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House Ethics Task Force Still Stuck in Neutral

While House Democrats scored a major legislative victory with the overwhelming passage of a lobbying and ethics reform bill Tuesday, a separate effort to create an independent commission to review ethics complaints has been stuck in neutral for the better part of the past two months.

Democratic leaders asserted Tuesday that despite the delay, the task force established to review the House ethics complaint process remains integral to their reform plans.

“It’s continuing its work,” Speaker Nancy Pelosi (D-Calif.) said at a Tuesday press conference.

“We should have something very soon from that task force,” Pelosi added, echoing a statement she made in early June. The task force was initially supposed to complete its work by May 1.

The lead Republican on the panel said there’s been little or no activity for weeks. “There’s nothing new that I’m aware of at this point,” said Rep. Lamar Smith (R-Texas), who could not recall the last meeting.

Smith said no party was to blame for the lack of momentum behind the proposal, citing widespread concerns. “Lots of ethics rules are unsettling to a lot of Members,” said Smith, who credited his counterpart, Rep. Mike Capuano (D-Mass.), for being “straightforward and fair” in their meetings.

Capuano insisted Tuesday that the task force is making progress and said that while the eight-member task force has not met recently, he has held sessions on concerns raised by colleagues, though he declined to offer details. He reiterated that there will be no proposal before the August break. “We did this, hit some bumps, went back, tried again,” Capuano said.

Craig Holman, a lobbyist for the advocacy group Public Citizen, said Tuesday that his understanding was that the task force was not supposed to try again in earnest until after the August break, although he was pessimistic about its chances.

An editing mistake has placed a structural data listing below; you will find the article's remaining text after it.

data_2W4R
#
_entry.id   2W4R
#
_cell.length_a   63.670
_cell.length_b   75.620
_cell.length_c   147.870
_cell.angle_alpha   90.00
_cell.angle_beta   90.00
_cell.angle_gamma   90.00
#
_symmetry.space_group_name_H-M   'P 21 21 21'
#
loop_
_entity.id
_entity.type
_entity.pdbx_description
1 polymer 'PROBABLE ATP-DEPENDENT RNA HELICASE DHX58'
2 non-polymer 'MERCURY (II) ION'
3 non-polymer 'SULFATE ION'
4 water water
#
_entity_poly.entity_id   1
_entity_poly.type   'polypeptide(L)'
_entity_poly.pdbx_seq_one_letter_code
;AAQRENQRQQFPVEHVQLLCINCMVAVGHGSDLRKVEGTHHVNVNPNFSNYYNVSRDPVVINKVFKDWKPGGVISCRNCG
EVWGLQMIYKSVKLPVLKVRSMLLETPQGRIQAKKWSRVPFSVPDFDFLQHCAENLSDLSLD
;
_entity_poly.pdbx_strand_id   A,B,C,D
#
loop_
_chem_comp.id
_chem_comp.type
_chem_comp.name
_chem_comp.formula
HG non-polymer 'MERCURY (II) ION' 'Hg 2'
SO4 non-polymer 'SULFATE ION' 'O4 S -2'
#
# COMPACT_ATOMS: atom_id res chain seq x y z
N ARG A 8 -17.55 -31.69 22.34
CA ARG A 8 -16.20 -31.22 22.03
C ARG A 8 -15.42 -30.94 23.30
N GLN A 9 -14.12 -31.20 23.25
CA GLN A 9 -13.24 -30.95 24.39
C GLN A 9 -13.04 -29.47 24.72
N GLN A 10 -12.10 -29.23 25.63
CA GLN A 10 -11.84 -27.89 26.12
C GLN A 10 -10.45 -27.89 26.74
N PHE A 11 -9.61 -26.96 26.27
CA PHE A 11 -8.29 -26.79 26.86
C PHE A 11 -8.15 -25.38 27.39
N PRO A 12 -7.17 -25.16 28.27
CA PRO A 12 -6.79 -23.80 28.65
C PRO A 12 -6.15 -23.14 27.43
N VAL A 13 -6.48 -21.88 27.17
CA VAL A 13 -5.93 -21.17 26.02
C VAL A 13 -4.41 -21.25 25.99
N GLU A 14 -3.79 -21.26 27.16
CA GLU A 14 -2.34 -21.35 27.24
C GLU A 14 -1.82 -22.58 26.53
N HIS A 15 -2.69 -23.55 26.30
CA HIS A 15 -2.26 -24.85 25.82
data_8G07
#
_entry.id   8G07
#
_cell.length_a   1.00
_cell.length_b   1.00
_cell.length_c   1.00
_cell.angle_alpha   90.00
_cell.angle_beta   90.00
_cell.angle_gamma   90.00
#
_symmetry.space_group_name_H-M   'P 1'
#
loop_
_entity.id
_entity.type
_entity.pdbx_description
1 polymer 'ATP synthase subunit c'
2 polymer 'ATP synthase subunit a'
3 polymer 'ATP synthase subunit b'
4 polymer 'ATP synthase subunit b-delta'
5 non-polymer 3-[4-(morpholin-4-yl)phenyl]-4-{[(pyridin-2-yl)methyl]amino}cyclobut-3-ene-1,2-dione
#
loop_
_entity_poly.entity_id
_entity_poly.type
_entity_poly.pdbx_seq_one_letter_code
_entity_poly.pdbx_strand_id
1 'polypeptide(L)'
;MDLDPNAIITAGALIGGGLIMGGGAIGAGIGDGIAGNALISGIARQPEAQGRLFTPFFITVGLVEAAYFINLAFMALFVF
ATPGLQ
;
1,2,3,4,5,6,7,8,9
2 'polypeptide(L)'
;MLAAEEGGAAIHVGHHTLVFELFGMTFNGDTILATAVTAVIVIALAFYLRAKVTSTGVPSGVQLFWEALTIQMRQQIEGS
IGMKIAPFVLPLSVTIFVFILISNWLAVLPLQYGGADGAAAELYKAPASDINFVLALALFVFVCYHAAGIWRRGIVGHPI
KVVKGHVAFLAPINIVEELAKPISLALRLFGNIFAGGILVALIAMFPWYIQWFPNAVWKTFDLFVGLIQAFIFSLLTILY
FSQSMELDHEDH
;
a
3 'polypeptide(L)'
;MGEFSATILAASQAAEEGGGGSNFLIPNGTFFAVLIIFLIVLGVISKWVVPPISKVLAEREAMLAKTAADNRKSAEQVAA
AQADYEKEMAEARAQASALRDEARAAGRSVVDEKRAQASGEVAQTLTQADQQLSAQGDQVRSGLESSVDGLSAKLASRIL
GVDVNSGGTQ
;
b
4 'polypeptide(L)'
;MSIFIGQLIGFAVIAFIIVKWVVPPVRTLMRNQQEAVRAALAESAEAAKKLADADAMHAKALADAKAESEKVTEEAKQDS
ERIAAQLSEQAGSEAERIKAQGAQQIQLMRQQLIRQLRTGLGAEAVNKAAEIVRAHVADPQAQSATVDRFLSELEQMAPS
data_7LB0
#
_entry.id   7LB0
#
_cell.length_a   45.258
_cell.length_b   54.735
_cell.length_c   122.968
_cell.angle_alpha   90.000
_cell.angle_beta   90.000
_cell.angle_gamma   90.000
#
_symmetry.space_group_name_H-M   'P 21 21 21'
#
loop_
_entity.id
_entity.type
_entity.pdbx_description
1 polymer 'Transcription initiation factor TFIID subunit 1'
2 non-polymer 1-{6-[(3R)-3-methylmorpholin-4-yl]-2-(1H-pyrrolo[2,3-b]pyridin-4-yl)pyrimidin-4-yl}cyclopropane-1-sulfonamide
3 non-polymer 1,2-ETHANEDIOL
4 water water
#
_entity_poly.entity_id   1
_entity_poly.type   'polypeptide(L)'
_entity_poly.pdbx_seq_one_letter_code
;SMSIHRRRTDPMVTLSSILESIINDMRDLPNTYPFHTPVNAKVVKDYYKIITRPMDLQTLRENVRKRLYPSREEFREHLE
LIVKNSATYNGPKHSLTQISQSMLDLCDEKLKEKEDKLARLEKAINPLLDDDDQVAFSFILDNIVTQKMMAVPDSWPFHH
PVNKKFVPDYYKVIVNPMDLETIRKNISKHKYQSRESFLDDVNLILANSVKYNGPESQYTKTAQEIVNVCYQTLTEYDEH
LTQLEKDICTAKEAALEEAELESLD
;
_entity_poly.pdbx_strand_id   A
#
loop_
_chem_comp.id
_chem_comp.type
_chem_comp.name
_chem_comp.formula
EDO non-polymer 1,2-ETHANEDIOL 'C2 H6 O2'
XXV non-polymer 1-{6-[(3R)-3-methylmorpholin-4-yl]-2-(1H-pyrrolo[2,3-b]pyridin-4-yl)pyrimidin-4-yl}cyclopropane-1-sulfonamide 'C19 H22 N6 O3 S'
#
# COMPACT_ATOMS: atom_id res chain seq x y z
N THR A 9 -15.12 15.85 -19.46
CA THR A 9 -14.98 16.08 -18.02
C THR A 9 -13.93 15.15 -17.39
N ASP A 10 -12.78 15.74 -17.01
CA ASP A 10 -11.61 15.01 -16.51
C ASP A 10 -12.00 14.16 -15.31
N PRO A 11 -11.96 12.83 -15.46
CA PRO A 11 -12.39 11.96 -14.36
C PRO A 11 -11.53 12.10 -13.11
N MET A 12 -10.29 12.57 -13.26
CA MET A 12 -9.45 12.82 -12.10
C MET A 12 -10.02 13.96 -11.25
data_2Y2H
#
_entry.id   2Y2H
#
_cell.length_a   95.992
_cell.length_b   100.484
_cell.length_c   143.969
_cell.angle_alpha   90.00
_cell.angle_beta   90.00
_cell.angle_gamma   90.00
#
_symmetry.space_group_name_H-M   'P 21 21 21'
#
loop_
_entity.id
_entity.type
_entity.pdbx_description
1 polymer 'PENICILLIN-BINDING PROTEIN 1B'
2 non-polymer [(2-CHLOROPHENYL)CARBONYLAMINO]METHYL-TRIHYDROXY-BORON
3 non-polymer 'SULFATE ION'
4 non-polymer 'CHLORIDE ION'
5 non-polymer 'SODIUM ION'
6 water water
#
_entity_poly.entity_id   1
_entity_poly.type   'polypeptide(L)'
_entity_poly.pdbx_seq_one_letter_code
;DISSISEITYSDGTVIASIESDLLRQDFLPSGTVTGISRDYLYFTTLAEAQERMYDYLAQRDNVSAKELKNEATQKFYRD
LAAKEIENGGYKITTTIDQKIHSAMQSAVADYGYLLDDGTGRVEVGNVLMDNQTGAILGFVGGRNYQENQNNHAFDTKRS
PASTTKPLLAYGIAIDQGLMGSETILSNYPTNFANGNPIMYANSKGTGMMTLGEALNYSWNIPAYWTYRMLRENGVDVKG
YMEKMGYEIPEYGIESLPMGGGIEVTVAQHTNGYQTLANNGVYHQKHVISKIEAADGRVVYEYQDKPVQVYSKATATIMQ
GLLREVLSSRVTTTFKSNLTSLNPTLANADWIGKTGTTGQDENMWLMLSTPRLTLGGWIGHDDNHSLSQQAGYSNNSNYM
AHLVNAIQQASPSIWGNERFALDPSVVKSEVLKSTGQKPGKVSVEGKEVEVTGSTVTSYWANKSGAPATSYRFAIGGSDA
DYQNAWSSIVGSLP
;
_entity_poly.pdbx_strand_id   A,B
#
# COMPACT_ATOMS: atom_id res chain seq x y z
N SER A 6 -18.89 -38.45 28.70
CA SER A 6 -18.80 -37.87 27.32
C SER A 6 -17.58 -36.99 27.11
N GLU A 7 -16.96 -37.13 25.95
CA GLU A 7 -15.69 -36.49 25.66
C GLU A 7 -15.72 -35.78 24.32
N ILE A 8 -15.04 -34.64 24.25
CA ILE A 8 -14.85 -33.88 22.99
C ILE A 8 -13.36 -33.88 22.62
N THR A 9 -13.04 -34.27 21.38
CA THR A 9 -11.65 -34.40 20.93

“I’m going with the assumption that the task force is going to fall on their face and not offer any meaningful proposal,” Holman said, noting that he has refocused his group’s efforts on freshman Democratic lawmakers who are likely to offer a broader ethics reform package when the House returns in September.

One GOP lawmaker said Tuesday that it was his understanding that the task force was likely to drop an earlier proposal to allow outside groups to file ethics complaints only if they disclose their funding sources. Filing complaints has been a privilege limited to Members since 1997.

“Everything sort of came to a screeching halt when these outside groups decided to keep their books closed from the American public,” Rep. Todd Tiahrt (R-Kan.) said. “The whole idea has not gained traction in either party.”

While some signs of momentum are evident — the GOP lawmakers on the task force were tentatively scheduled to meet Tuesday — Tiahrt said he did not sense enough support in the House to pass any sweeping reform.

“I think the real question is ‘Have Members lost faith in the system?’ and if they have lost faith in the system then we either need to rejuvenate the system or build a new one,” Tiahrt said. “There just doesn’t seem to be much momentum for that now.”

House Majority Leader Steny Hoyer (D-Md.) said the task force will not be allowed to languish in the shadow of the broader House-passed reform legislation, which is expected to reach the Senate on Thursday. “We need to have a strong ethics committee,” he said as he left the weekly Democratic Caucus meeting, but he added that he “would hope” to see the task force complete its work this fall.

“We have an obligation to ensure that the ethics committee does the job that it was constituted to perform. It did not do so in the recent Congresses,” Hoyer said on the House floor.

Rep. Stephanie Tubbs Jones (D-Ohio), who chairs the House Committee on Standards of Official Conduct, declined to comment on the task force, stating: “It’s probably a conflict of interest for me to talk about it.”

The only lawmakers who actively and vocally are pressing for reforms appear to be Democratic freshmen, many of whom campaigned on anti-corruption platforms in the fall. “There is a real momentum among freshmen to see that through,” Rep. Michael Arcuri (D-N.Y.) said. But aside from the freshmen, many other rank-and-file Members are questioning the need to implement further reforms.

“I’m sick and tired of this self-flagellation,” said one Democratic lawmaker.

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